LOS ANGELES -- So what if a network became No. 1 in the ratings and nobody cared?
ABC executives tried to set up just such a scenario when they addressed the TV critics assembled here a few days ago, claiming that no advertising is sold on the overall household ratings -- the numbers used to determine network rankings -- but instead using demographic data -- the age and sex of the audience, which advertisers prefer to be young and female.
Indeed, ABC Entertainment president Robert Iger said that the whole ratings race was done just for ego purposes. This came during a press conference in which he was down on the whole network business, claiming one network would go out of business soon and that the survivors might stop programming some hours in prime time, letting their local stations have the time.
There might have been a method to such mad statements because Iger and crew knew that the critics would next meet people from CBS, whose executives were rashly predicting a top spot in the Neilsen ratings for the coming season.
"I do think we'll be No. 1," said CBS Entertainment president Jeff Sagansky. "The series on all three networks should be in about a dead heat, and I think sports should put us over."
By sports he meant the World Series, the Super Bowl and the Winter Olympics, all coming up on CBS this next season.
CBS president Howard Stringer disagreed that there is no financial advantage to being the No. 1 network.
"If we happen to be No. 1, there's a premium in that," Stringer said.
"The programs in the top 20 get a 15 to 20 percent premium," David Poltrack, CBS' head of research, explained. "Leadership does pay a significant premium. Anyone who
tells you that the No. 1 network does not get a higher share of the advertising market than they do of the audience is kidding you.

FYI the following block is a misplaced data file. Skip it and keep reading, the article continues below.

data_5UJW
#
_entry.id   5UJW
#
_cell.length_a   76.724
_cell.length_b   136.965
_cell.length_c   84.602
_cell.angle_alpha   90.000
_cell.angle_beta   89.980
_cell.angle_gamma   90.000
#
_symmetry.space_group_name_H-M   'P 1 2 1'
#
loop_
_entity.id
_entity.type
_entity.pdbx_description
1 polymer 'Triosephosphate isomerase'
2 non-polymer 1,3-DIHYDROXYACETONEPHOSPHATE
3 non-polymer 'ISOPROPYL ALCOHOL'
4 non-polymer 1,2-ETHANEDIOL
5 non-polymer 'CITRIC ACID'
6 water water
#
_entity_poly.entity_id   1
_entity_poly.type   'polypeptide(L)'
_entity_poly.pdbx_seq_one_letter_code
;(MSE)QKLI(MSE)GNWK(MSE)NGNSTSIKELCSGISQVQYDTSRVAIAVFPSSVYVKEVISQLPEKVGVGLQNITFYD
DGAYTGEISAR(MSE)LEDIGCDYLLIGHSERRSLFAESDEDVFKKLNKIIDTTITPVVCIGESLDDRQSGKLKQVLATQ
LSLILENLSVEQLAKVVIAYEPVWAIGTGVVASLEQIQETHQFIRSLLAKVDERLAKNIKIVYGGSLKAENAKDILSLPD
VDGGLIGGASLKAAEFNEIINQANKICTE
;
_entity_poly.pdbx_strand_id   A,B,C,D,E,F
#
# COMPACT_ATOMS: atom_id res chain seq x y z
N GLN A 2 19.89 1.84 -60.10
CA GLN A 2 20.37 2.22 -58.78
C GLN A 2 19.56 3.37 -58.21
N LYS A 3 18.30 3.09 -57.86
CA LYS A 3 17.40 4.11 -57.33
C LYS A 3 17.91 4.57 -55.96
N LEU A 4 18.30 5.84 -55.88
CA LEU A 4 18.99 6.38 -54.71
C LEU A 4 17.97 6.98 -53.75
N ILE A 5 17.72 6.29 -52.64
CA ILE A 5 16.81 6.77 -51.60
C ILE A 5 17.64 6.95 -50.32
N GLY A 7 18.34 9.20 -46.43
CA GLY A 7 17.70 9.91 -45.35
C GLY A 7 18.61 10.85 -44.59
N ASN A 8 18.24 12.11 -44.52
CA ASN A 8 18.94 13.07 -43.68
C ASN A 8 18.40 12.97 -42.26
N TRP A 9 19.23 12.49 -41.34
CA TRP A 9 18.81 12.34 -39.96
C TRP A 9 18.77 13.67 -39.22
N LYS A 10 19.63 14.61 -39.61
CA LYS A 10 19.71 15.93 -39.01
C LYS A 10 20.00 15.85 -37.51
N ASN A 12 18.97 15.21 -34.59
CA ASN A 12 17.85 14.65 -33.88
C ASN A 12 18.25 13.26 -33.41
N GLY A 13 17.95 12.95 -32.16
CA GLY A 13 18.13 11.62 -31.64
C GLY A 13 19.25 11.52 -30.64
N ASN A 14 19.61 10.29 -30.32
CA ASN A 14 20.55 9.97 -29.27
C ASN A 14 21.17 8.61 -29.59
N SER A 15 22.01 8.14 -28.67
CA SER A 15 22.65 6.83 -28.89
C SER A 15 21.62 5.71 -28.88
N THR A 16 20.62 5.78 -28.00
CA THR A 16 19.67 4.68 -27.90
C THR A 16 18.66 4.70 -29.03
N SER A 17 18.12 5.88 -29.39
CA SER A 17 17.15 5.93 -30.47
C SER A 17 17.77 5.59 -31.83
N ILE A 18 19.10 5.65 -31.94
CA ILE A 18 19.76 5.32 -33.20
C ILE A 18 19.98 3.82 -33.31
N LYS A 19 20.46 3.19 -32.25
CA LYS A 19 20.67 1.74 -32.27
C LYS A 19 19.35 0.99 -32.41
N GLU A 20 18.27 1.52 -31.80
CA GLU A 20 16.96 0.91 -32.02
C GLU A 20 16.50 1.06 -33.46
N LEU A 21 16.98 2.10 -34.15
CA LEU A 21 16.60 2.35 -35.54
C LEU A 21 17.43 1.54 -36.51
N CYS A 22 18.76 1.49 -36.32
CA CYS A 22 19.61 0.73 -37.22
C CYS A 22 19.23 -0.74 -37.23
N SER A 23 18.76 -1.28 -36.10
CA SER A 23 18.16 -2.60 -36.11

"The negotiation with the advertisers is based on these young demographics, but they take into consideration socio-economic profile, quality of shows, environment, adult composition, a lot of other things. It's much more complex than just saying the only thing that counts are young demos."
CBS' schedule looks like an odd one to vie for the top spot. It sports three movie nights -- Sunday, Tuesday and Saturday. Other than Sunday, these movies usually provide reliable ratings, but not the spectacular ones needed for top-dog status. Indeed, three movies is usually an indication that a network couldn't come up with enough good new shows to fill its schedule.
But Sagansky said this was as planned. "We are in good shape on Sunday, Monday and Tuesday nights, we're looking to make a move on Wednesday or Friday.
"Look, when I was at NBC, we had one good night on Tuesday, but getting promotions on those shows helped us launch Thursday.
"We want to focus our promotion on the new series on Wednesday and Friday and if we had another night of new series somewhere, it would just be too much to promote effectively."
On Wednesdays, CBS is bringing Redd Foxx back to prime time in "Royal Family" as a grandfather who starts raising kids again when his daughter moves back in.
Friday is an entire new night of programming, but CBS has high hopes for two comedies, "Princesses" -- Twiggy as one of three young women sharing a fancy New York apartment -- and "Brooklyn Bridge" -- a nostalgic, autobiographical show from Gary David Goldberg about growing up in the '50s in that New York borough.
Those are followed by the return of Carol Burnett in an hourlong variety format.
"I think it will work because it's what 'In Living Color' does every week," Sagansky said of Burnett's show. "I agree that old-fashioned, Ed Sullivan, proscenium stage variety is dead, but this is comedy/variety with skits and a repertory company, what people expect from Carol Burnett.
"It's the type of thing that worked for 11 or 12 years her other time around. There's no reason it won't work now."
Not only were CBS types bullish on becoming No. 1, they were also high on the network business, despite Iger's predictions.
Stringer admitted that he was a bit down about the state of the industry when he took the job three years ago.
"I've gone from blithering idiot to cheerful oaf in this period," he said. "I'm feeling better about our network than in any other time in the past three years.
"If one of us goes out of business, it's not because of a lack of demand for quality network programming, it's because the network messed up."
And Sagansky said that CBS had no plans to give any prime time period to the local affiliates, but he wouldn't mind at all if ABC did that.
"It would make it a lot easier for us to find an audience and develop some hits," he said.